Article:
I mean, I would love to be able to park the car, stroll down the street and take care of my business in a bunch of family owned establishments. I really try to do that. But a problem arose: the local retailer, the mom and pop business, usually stinks.
Like the vacuum cleaner. We needed a new one. We looked online, got the reviews, printed a couple of sources out and went to the small vacuum cleaners store in town, to support local business and all. I mean, it's remarkable that our town even has a repair/sales vacuum cleaner store and I would love to support that. They have a re-configured vacuum cleaner in the window that bounces a balloon, which is creative and adds a little something to the walk up and down the beautiful old downtown.
I had the cash in my pocket. A wad of about 300 bucks. I want to walk out with a vacuum cleaner and move on the next thing on the list. I'm ready to buy.
But then the guy comes out and tries to sell us the super expensive European vacuum. All the websites say it's good but not twice as good and there is no need to spend 500-600 bucks for a good machine. So we show him the reviews from the site. He says I shouldn't believe everything I read on the internet. I guess he figures I should believe him because he works at a vacuum store rather than 3 or 4 different review sites with the combined opinions of hundreds of people. So, to be polite, I listen to his dumb song and dance about a lot of machines I don't want. Everything I read on the internet, right, you arrogant, vacuum snob...
Meanwhile, my son is playing with the balloon in the window, which is cool because this is taking too long and at least he's out of the way and happy. Until the crabby owner walks in and tells me to get my son out of the window. Like a kid is not going to like that bouncing balloon! Ok, that does it, I'm going to the corporations. We walk out.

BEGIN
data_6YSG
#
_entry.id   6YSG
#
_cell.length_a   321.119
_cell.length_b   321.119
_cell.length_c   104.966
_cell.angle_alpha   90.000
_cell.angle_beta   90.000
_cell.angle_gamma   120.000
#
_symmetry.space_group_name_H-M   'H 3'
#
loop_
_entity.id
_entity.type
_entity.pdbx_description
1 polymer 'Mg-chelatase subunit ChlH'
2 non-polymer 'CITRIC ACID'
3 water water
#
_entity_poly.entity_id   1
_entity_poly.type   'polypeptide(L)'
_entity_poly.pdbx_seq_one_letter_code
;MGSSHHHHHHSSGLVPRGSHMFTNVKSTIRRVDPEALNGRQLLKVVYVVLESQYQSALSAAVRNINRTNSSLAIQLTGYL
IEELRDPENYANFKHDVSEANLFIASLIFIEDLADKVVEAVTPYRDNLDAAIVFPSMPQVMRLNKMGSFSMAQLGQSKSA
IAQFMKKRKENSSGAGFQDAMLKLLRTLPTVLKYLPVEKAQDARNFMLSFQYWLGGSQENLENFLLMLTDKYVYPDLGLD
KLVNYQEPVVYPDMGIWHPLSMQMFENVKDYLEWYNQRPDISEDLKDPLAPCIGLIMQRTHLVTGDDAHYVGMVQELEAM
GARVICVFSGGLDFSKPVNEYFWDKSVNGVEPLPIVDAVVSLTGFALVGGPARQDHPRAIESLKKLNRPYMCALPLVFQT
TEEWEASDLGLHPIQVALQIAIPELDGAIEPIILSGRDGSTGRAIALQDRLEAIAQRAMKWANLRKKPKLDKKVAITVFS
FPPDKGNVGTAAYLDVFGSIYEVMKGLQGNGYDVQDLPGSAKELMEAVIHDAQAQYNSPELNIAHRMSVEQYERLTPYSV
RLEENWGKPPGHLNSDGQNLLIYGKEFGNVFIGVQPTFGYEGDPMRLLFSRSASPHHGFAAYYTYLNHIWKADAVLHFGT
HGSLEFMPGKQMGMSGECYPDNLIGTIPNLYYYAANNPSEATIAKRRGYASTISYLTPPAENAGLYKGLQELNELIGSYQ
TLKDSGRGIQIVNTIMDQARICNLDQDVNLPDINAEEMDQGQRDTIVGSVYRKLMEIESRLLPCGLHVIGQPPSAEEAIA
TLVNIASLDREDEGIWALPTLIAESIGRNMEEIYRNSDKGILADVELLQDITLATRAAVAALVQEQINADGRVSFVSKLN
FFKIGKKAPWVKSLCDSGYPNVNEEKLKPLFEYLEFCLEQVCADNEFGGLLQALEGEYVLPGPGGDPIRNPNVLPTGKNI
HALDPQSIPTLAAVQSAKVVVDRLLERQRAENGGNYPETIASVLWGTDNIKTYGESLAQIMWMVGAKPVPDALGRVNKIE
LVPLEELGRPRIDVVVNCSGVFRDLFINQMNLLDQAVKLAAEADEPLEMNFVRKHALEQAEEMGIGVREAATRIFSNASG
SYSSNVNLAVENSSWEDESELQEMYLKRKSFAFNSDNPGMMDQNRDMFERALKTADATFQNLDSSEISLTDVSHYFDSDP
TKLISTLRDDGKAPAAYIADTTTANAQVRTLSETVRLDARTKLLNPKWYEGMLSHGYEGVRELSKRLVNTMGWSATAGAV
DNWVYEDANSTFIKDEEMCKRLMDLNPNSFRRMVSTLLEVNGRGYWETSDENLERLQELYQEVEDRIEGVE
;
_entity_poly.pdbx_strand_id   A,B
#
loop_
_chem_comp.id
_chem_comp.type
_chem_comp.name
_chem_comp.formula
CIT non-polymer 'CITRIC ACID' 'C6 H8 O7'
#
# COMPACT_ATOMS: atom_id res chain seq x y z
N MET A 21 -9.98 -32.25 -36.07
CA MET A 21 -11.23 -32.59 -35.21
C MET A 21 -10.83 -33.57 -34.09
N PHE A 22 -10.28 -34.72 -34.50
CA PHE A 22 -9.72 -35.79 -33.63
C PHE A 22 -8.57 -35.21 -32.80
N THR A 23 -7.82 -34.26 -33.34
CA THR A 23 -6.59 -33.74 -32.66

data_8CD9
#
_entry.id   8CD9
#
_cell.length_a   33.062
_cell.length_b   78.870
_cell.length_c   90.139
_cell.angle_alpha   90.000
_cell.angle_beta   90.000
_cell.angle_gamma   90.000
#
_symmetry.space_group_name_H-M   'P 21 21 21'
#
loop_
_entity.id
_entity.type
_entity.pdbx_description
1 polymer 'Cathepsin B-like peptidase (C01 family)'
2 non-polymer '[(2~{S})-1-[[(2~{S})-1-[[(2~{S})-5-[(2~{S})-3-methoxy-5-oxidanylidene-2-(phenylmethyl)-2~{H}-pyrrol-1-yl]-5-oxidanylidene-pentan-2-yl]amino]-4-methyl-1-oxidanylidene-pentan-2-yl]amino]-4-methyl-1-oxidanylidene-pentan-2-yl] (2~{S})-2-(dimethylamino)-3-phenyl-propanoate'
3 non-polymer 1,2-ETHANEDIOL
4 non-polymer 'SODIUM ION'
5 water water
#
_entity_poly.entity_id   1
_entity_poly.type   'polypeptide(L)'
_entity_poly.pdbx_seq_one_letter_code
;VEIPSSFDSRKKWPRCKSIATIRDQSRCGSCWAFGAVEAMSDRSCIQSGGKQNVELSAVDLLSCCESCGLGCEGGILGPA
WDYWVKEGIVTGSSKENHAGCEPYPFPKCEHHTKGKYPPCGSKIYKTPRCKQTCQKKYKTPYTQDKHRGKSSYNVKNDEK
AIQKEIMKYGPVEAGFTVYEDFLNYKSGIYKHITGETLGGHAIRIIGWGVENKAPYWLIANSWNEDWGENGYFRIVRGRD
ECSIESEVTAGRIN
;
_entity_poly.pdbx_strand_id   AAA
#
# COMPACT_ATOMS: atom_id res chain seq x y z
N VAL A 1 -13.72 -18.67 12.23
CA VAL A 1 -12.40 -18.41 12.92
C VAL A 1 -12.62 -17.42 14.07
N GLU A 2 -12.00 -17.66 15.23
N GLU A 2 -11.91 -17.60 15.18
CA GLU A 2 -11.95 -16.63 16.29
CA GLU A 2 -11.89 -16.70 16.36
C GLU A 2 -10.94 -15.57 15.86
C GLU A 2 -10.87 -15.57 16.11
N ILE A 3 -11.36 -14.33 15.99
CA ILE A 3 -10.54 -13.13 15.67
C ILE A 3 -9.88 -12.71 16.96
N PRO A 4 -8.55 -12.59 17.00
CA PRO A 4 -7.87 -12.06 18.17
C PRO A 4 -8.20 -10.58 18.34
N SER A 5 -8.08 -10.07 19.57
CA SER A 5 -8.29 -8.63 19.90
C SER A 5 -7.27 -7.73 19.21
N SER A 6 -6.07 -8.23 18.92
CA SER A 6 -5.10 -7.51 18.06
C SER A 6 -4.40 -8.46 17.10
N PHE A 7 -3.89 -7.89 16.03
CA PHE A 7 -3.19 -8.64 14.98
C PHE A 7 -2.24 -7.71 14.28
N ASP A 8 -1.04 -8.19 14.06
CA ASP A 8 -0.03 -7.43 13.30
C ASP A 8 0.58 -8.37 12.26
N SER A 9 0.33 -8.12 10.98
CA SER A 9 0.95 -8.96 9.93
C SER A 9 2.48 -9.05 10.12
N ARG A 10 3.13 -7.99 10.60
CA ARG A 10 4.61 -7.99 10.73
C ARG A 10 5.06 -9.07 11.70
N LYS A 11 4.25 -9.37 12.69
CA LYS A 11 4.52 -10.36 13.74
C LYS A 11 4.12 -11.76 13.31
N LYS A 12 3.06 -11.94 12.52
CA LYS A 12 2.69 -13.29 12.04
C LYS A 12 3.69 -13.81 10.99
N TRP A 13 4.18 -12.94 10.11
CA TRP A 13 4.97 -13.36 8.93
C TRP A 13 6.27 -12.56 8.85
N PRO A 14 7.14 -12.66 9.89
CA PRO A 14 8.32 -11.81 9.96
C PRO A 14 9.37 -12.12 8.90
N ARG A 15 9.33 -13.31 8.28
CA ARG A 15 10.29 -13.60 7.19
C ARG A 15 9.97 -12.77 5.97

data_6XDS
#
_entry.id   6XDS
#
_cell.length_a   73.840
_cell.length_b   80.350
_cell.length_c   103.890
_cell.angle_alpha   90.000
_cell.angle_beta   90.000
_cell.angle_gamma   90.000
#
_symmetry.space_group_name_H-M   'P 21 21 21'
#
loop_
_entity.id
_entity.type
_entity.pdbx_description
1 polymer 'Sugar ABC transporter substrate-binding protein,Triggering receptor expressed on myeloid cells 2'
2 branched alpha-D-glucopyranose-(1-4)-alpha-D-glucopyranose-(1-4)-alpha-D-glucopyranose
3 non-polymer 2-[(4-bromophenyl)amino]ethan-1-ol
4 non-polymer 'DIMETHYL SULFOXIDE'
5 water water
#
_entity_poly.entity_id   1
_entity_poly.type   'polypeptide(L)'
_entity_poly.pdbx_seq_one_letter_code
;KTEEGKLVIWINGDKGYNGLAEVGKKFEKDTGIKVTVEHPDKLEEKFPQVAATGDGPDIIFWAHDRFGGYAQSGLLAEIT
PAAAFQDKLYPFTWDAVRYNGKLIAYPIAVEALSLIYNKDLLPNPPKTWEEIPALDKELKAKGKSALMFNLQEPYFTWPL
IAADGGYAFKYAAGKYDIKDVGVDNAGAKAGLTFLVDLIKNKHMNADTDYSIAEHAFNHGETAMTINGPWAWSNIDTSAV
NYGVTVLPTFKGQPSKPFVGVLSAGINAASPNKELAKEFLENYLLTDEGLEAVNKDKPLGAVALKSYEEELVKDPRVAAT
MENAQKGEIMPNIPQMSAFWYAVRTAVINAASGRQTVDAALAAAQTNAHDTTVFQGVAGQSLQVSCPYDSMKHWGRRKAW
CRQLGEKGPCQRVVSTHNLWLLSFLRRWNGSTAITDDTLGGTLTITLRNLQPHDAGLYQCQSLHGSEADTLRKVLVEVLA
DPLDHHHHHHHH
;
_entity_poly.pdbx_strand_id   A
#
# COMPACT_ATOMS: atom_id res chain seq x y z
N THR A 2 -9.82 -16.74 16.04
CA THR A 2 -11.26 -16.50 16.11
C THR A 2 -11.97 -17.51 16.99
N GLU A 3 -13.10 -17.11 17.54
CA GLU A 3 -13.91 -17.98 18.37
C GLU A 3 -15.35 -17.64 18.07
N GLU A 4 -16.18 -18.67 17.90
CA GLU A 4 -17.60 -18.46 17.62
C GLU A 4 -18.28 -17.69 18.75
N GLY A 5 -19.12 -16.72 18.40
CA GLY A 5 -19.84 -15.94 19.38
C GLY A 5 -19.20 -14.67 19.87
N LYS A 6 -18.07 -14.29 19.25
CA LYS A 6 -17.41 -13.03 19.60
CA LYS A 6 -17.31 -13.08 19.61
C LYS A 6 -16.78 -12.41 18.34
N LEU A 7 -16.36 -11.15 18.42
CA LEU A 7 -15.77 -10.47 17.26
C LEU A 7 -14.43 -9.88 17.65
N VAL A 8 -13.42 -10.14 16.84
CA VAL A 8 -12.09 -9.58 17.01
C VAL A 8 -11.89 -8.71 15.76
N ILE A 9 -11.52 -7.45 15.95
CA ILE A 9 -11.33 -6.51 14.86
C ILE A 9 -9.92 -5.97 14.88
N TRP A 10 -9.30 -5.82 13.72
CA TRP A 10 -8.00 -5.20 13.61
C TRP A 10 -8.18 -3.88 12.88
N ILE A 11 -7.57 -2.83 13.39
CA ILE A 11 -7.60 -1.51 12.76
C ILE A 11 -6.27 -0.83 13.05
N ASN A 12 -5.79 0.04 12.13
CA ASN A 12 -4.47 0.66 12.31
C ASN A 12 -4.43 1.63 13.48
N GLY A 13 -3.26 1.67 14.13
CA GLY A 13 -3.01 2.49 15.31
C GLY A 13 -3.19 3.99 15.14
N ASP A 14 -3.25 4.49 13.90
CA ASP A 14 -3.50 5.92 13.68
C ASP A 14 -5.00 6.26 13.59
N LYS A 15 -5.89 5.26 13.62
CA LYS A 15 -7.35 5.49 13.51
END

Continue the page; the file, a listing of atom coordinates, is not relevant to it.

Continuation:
And the hardware store. It's great. Looks like it's out of a Normal Rockwell painting-- wooden screw drawers and ladders to get stuff from the top shelf, lot of nice dust. And the owner is this lankey, nice guy who is straight out of central casting for a bit part in It's A Wonderful LIfe. And he's nice: he makes key chains out of the messed-up keys to give to the kids, which they love.
It's great, except that it sucks. No, I don't have 2 and a quarter screws but I do have a box of 2 inch. Okay, that's great. Probably be okay with 2 instead of 2 and a quarter, or maybe the floor will fall in and someone will die.
Off to the corporations.
In these small towns out in the country, there should be a good reason to live in the old village. If you live in town, you should be able to walk to some shops. Now you might be able to library or post office, maybe a cafe but that's about it. Otherwise, you have to drive to the strip same as the guy who lives in a new subdivision outside of town. So the old towns decay while new subdivisions spring up on farm land even as the population is essentially stagnant.
It's crazy. We have a couple of assets here in the county: some beautiful old villages, towns and small cities and great views and tremendous open space and we're destroying them both simultaneously. So you know I don't want to shop out on the strip.
It's all local stuff but it's the same local stuff whereever you go but it never becomes a national issue. Like property taxes funding local schools. It's killing New Jersey. Vermont just went through spasms over prop 66. Everywhere it's a problem: farmers pay tax on their land, even at a reduce rate it's killing the kind of farms that make the country beautiful and the people healthy and the food tasty. So even people who don't want to subdivide their land. In the suburbs, middle class people pay a completely unfair proportion of their income on property tax. And the poor often end up in jurisdictions with no tax base to tax and have to limp along with terrible underfunded schools.